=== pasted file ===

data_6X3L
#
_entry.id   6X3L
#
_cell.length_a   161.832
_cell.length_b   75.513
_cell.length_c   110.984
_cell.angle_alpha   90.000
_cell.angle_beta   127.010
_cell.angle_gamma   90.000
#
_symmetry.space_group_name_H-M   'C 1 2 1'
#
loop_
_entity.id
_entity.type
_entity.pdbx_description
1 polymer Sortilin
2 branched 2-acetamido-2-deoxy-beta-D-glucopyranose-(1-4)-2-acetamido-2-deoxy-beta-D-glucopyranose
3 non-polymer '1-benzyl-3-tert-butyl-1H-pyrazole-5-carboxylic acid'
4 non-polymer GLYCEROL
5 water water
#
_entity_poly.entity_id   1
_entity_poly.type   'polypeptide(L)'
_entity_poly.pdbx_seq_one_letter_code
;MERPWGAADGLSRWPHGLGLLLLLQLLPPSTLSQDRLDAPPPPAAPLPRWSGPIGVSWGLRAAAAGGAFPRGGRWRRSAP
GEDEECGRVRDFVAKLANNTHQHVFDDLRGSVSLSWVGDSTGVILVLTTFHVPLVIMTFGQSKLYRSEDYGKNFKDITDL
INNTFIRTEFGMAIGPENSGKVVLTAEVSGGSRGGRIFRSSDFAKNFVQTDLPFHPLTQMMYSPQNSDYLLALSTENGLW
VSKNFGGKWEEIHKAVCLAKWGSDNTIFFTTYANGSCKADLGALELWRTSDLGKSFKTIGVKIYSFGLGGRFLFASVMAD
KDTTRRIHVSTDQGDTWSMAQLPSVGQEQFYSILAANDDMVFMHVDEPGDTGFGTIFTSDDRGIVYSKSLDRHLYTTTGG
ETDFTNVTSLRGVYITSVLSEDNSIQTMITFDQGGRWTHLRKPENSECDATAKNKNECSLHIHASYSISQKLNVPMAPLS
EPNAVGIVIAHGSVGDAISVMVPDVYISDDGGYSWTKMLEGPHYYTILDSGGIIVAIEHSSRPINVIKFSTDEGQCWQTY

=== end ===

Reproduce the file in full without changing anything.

data_6X3L
#
_entry.id   6X3L
#
_cell.length_a   161.832
_cell.length_b   75.513
_cell.length_c   110.984
_cell.angle_alpha   90.000
_cell.angle_beta   127.010
_cell.angle_gamma   90.000
#
_symmetry.space_group_name_H-M   'C 1 2 1'
#
loop_
_entity.id
_entity.type
_entity.pdbx_description
1 polymer Sortilin
2 branched 2-acetamido-2-deoxy-beta-D-glucopyranose-(1-4)-2-acetamido-2-deoxy-beta-D-glucopyranose
3 non-polymer '1-benzyl-3-tert-butyl-1H-pyrazole-5-carboxylic acid'
4 non-polymer GLYCEROL
5 water water
#
_entity_poly.entity_id   1
_entity_poly.type   'polypeptide(L)'
_entity_poly.pdbx_seq_one_letter_code
;MERPWGAADGLSRWPHGLGLLLLLQLLPPSTLSQDRLDAPPPPAAPLPRWSGPIGVSWGLRAAAAGGAFPRGGRWRRSAP
GEDEECGRVRDFVAKLANNTHQHVFDDLRGSVSLSWVGDSTGVILVLTTFHVPLVIMTFGQSKLYRSEDYGKNFKDITDL
INNTFIRTEFGMAIGPENSGKVVLTAEVSGGSRGGRIFRSSDFAKNFVQTDLPFHPLTQMMYSPQNSDYLLALSTENGLW
VSKNFGGKWEEIHKAVCLAKWGSDNTIFFTTYANGSCKADLGALELWRTSDLGKSFKTIGVKIYSFGLGGRFLFASVMAD
KDTTRRIHVSTDQGDTWSMAQLPSVGQEQFYSILAANDDMVFMHVDEPGDTGFGTIFTSDDRGIVYSKSLDRHLYTTTGG
ETDFTNVTSLRGVYITSVLSEDNSIQTMITFDQGGRWTHLRKPENSECDATAKNKNECSLHIHASYSISQKLNVPMAPLS
EPNAVGIVIAHGSVGDAISVMVPDVYISDDGGYSWTKMLEGPHYYTILDSGGIIVAIEHSSRPINVIKFSTDEGQCWQTY